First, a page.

Spectator on facebook

Spectator on facebook

OECD: Slovak economy should maintain growth

SLOVAKIA's economy should be able to maintain its swift growth, the Organization for Economic Cooperation and Development (OECD) said in its latest economic outlook.
The OECD expects the Slovak economy to grow 4.8 percent this year and 5.7 percent in 2006.

SLOVAKIA's economy should be able to maintain its swift growth, the Organization for Economic Cooperation and Development (OECD) said in its latest economic outlook.

The OECD expects the Slovak economy to grow 4.8 percent this year and 5.7 percent in 2006.

"The expansion in domestic demand that began in the first half of 2004 has gathered pace and GDP [gross domestic product] growth is expected to remain in the 4 to 6 percent range over the projection horizon," according to the OECD.

Financial analysts say that private consumption will push the growth.

"Real GDP growth this year and the beginning of next will probably be driven by domestic demand, especially investment and private consumption. Further ahead, in 2007-8, significant contribution to growth will come from the rise in export capacity connected to the production of newly established FDI-controlled manufacturing plants," Martin Lenko, an analyst with the VÚB bank, told The Slovak Spectator.

The rise in private consumption stemmed from a number of factors, most of which will gain in force this year, the analyst says.

"First, rises in wages are supporting growth. Wages in real terms probably grew around 7 percent in the first quarter of the year and our forecast for the full-year should gain around 5 percent - about twice as much as last year. [There was a 2.5 percent gain in 2004.]

Another reason for acceleration in private consumption are declining interest rates and a propensity to consume rather than save, along greater competition among banks, which will likely support household borrowing and spending," Lenko said.

However, the prevailing unemployment rate continues to disappoint the OECD. The organization does not expect the rate to fall bellow 17 percent until late 2006. The reason behind Slovakia's unemployment is that new investments and labour market reforms have not yet created jobs. Nevertheless, analysts remain positive.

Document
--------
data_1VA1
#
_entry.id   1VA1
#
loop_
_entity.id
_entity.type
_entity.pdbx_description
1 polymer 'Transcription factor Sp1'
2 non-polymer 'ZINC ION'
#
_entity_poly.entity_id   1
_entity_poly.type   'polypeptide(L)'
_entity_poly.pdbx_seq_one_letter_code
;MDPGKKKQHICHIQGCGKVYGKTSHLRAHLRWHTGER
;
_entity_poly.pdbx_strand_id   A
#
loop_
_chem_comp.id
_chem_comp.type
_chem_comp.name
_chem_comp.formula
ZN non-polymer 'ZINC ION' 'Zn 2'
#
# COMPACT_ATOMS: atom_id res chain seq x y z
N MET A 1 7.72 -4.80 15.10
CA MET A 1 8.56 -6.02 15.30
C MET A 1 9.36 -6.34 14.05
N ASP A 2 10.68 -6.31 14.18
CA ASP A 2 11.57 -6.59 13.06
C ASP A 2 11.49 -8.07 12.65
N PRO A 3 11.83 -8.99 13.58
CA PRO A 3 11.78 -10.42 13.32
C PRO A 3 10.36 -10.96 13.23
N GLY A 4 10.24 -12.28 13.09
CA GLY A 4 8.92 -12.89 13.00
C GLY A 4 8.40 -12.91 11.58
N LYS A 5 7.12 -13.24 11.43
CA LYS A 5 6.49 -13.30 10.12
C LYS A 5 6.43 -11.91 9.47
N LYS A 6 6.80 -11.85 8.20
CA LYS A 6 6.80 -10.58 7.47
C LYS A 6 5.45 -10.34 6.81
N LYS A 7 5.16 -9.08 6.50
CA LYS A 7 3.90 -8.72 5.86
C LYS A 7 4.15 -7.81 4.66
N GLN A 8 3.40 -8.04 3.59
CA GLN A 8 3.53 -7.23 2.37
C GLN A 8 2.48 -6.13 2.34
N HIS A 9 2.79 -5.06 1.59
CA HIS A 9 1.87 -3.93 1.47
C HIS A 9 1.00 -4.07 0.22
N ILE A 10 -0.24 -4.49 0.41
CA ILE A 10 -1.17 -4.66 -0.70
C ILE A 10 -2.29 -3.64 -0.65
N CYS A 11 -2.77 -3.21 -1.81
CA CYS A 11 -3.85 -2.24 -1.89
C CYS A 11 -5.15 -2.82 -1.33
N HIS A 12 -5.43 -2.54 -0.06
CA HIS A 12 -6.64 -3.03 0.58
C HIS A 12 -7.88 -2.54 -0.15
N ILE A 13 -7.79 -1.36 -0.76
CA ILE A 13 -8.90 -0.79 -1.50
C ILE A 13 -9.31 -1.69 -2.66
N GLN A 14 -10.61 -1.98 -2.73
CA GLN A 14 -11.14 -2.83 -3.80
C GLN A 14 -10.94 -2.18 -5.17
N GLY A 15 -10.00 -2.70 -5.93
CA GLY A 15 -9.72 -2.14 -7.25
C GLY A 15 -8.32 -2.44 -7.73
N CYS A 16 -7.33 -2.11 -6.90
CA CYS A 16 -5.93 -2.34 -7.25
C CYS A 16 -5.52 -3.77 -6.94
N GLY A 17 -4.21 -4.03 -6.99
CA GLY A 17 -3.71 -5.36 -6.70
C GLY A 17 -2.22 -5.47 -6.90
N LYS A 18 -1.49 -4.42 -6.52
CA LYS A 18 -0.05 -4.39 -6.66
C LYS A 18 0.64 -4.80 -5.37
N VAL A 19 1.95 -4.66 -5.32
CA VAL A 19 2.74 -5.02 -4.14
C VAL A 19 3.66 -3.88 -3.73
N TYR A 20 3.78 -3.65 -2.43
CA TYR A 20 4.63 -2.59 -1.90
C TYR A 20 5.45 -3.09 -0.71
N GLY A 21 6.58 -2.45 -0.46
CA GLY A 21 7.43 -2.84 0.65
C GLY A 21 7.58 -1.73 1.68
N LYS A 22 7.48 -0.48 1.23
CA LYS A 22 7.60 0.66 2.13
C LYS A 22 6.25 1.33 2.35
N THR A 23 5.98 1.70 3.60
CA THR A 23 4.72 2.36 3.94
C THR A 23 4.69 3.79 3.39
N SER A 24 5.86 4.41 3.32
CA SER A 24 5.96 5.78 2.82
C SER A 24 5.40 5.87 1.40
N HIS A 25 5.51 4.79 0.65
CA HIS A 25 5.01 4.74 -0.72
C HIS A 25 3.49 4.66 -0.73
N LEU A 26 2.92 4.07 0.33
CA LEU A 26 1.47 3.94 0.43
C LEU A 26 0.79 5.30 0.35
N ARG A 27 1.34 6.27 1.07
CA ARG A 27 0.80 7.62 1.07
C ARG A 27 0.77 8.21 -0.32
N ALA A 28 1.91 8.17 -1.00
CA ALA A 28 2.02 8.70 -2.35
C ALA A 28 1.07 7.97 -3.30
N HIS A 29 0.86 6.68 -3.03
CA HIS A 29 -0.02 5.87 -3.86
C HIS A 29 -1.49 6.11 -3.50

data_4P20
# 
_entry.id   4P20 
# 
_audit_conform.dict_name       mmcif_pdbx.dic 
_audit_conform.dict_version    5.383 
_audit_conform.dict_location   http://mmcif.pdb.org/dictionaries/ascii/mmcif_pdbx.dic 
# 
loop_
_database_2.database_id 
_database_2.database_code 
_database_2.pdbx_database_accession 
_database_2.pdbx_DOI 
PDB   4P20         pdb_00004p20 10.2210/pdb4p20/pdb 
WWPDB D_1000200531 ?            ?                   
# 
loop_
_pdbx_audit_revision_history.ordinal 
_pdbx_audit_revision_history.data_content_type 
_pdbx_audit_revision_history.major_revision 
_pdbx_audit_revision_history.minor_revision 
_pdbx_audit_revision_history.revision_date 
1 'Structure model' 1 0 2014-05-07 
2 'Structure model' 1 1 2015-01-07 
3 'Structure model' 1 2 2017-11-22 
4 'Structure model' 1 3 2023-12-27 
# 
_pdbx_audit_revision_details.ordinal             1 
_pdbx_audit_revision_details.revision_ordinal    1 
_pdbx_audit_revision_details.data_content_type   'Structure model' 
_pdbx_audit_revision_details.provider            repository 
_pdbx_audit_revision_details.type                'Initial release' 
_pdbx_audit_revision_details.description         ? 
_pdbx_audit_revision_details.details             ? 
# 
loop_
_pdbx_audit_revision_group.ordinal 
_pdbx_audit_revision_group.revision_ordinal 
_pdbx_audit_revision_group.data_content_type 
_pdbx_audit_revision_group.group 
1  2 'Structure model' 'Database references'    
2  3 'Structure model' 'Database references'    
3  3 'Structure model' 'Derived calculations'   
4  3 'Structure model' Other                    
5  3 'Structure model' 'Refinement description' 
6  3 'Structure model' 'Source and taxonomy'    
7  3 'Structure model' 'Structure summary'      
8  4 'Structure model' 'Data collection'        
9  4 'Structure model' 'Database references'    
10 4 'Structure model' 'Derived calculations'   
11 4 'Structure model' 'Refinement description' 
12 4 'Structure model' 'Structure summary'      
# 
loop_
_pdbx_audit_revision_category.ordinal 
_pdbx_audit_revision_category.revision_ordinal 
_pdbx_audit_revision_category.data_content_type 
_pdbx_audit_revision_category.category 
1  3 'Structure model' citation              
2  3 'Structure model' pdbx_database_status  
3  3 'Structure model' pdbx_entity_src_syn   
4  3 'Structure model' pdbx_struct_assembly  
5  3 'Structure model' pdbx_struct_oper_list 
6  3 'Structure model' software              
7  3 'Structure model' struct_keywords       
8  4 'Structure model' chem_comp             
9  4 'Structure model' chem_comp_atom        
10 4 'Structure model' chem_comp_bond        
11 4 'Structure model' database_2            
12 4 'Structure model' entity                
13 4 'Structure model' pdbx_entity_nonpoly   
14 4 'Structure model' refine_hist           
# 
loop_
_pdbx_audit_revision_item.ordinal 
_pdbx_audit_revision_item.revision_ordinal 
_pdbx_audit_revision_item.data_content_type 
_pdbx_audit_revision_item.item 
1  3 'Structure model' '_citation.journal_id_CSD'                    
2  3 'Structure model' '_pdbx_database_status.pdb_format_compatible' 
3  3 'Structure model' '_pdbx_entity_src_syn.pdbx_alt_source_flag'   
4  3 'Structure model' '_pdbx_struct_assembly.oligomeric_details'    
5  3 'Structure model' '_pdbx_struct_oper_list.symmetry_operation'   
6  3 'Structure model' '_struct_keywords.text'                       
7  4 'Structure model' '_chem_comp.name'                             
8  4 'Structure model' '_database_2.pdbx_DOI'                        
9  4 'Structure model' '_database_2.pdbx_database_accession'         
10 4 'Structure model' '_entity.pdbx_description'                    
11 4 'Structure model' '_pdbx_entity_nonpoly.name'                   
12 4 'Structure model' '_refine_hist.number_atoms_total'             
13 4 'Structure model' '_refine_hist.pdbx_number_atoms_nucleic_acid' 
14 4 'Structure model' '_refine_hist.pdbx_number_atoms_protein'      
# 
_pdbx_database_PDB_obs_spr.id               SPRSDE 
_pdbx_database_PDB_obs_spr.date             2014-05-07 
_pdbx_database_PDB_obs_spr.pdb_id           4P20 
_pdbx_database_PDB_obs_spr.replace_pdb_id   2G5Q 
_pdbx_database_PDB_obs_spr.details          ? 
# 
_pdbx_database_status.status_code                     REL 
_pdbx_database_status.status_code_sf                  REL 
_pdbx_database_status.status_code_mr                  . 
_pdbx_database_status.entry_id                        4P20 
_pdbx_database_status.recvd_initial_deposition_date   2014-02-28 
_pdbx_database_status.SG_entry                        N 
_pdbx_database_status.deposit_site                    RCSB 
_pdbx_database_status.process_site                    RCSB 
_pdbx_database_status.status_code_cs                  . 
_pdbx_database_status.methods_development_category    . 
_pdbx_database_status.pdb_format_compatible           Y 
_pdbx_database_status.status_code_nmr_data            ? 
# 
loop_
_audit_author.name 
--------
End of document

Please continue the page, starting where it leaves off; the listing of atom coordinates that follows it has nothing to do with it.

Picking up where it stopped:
"Available data from the beginning of the year for the first four months suggest that the improvement on the labour market that started in 2004 will likely continue. This year, we expect the economy to create more jobs than last year," Lenko said.

According to the analyst, there are 1.8 percent more jobs than there were a year ago, based on first quarter data.

"The registered unemployment rate has already fallen below 12 percent, and the unemployment will continue to decline this year," Lenko added.

The OECD assumes that Slovakia will be able to meet the criteria for euro adoption if it is fiscally disciplined enough and strict on its budget policies.

Top stories

25 years on, most Czechs and Slovaks still oppose their breakup

More than two thirds of Czechs and Slovaks still believe there should have been a referendum on the division of their common state in 1992.

Vladimír Mečiar (L) and Václav Havel discuss the division of Czechoslovakia in 1992. There was no referendum to support the decision.

No new nuclear power plant planned

The state postpones the construction of a new utility in Jaslovské Bohunice, claiming there is no need for it.

Mochovce nuclear power plant

Parties only protect their market share

Rent seeking behavior and a code of loyalty are not the ways to operate a successful democratic political party.

Interior Minister Robert Kaliňák

Skyline over Jaslovské Bohunice is changing

The four cooling towers are expected to be removed until the end of 2018.

State in mid-December 2017